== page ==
Ngo, T. A. and L. See (2012) Calibration and Validation of Agent-Based Models of Land Cover Change. in: Heppenstall, A.J., Crooks, A.T., See, L.M., Batty, M. (Eds.), Agent-based models of geographical systems . Springer Netherlands, pp. 181-197.

Boero, R. and F. Squazzoni (2005) Does Empirical Embeddedness Matter? Methodological Issues on Agent-Based Models for Analytical Social Science. The journal of artificial societies and social simulation. 8(4) http://jasss.soc.surrey.ac.uk/8/4/6.html 

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Lecture 7 - Agent-Based Modelling and Geography

This interesting chapter discusses whether or not a realistic virtual environment ('spatial backcloth') is necessary for crime models:

Elffers, H. and van Baal, P. (2008). Realistic spatial backcloth is not that important in agent based simulation: An illustration from simulating perceptual deterrence. In Liu, L. and Eck, J., editors, Artificial Crime Analysis Systems: Using Computer Simulations and Geographic Information Systems, chapter 2, pages 19-34. IGI Global.

The above book (Artificial Crime Analysis Systems) also has loads of examples of crime simulations.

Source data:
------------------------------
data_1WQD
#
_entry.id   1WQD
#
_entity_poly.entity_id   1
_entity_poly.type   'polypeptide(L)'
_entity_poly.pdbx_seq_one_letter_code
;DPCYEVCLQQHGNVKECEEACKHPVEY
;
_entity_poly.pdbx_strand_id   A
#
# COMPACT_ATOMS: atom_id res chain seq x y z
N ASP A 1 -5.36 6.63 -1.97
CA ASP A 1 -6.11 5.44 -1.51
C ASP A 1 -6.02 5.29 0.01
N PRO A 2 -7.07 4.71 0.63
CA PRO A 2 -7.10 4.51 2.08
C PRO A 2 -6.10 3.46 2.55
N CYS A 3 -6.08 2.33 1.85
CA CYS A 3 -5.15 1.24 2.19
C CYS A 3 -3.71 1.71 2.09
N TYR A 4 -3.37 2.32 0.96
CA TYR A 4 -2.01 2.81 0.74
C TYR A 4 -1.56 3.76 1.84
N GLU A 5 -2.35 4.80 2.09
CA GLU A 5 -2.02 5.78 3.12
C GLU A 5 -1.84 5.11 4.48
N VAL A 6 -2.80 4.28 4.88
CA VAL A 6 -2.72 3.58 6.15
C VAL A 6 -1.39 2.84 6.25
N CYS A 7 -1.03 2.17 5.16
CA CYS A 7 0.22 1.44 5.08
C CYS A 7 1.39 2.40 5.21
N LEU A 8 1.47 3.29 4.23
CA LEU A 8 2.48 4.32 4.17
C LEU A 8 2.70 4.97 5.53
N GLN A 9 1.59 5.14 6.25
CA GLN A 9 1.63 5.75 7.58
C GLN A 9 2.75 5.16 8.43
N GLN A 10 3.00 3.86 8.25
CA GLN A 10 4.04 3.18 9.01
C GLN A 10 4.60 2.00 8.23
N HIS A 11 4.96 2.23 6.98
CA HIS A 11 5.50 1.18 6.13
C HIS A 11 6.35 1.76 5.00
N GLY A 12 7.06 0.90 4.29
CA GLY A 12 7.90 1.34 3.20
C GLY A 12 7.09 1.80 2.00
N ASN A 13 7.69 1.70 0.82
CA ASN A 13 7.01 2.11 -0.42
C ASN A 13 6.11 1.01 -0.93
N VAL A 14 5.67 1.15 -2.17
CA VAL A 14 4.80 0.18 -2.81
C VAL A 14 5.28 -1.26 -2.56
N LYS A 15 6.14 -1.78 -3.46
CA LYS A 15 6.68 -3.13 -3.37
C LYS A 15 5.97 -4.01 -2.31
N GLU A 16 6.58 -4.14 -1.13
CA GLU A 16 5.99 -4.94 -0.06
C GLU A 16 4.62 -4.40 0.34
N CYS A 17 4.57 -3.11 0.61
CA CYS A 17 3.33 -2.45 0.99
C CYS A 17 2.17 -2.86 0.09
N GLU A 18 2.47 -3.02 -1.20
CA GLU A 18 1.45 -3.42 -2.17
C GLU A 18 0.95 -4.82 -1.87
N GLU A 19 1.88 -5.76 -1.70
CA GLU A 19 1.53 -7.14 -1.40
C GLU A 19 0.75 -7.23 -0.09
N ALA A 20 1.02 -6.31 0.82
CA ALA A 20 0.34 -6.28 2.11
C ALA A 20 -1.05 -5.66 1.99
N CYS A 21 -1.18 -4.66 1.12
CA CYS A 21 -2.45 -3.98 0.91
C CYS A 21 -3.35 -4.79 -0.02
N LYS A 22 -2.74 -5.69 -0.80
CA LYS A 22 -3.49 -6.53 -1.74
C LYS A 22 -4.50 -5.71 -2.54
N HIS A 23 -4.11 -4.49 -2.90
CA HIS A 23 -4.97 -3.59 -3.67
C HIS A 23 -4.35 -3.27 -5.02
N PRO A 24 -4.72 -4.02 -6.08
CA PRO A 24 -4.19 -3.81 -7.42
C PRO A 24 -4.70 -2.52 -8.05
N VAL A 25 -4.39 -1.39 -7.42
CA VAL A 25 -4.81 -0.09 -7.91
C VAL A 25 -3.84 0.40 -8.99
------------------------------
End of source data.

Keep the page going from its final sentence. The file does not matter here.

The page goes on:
The following is a beautiful example of an abstract agent-based model used to explore theory:

Birks, Daniel, Michael Townsley, and Anna Stewart. Generative Explanations of Crime: Using Simulation to Test Criminological Theory. Criminology. 50, no. 1 (2012): 221-254.

And finally, here are two good references if you are interested in Time Geography:

Miller, H. J. (2005) A measurement theory for time geography. Geographical Analysis. 37(11): 17-45.

Hägerstrand, T. (1970) What about people in regional science? Papers of the Regional Science Association. 24(1): 6-21.

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Lecture 8 - Simulation for Policy Modelling

Here are all the references from the lecture. There aren't any that I would recommend reading in particular, so just see what takes your fancy.

Alexander, D.,E. (2002) Principles of emergency planning and management. Terra Publishing; Harpenden.

Batty, M. (2003), Agent-Based Pedestrian Modelling, Centre for Advanced Spatial Analysis (University College London): Working Paper 61, London, UK (pdf). Available online at: http://www.bartlett.ucl.ac.uk/casa/pdf/paper61.pdf

Castle, C. (2007) Guidelines for Assessing Pedestrian Evacuation Software Applications Centre for Advanced Spatial Analysis (University College London): Working Paper 115, London, UK. Available online at: http://www.bartlett.ucl.ac.uk/casa/publications/working-paper-115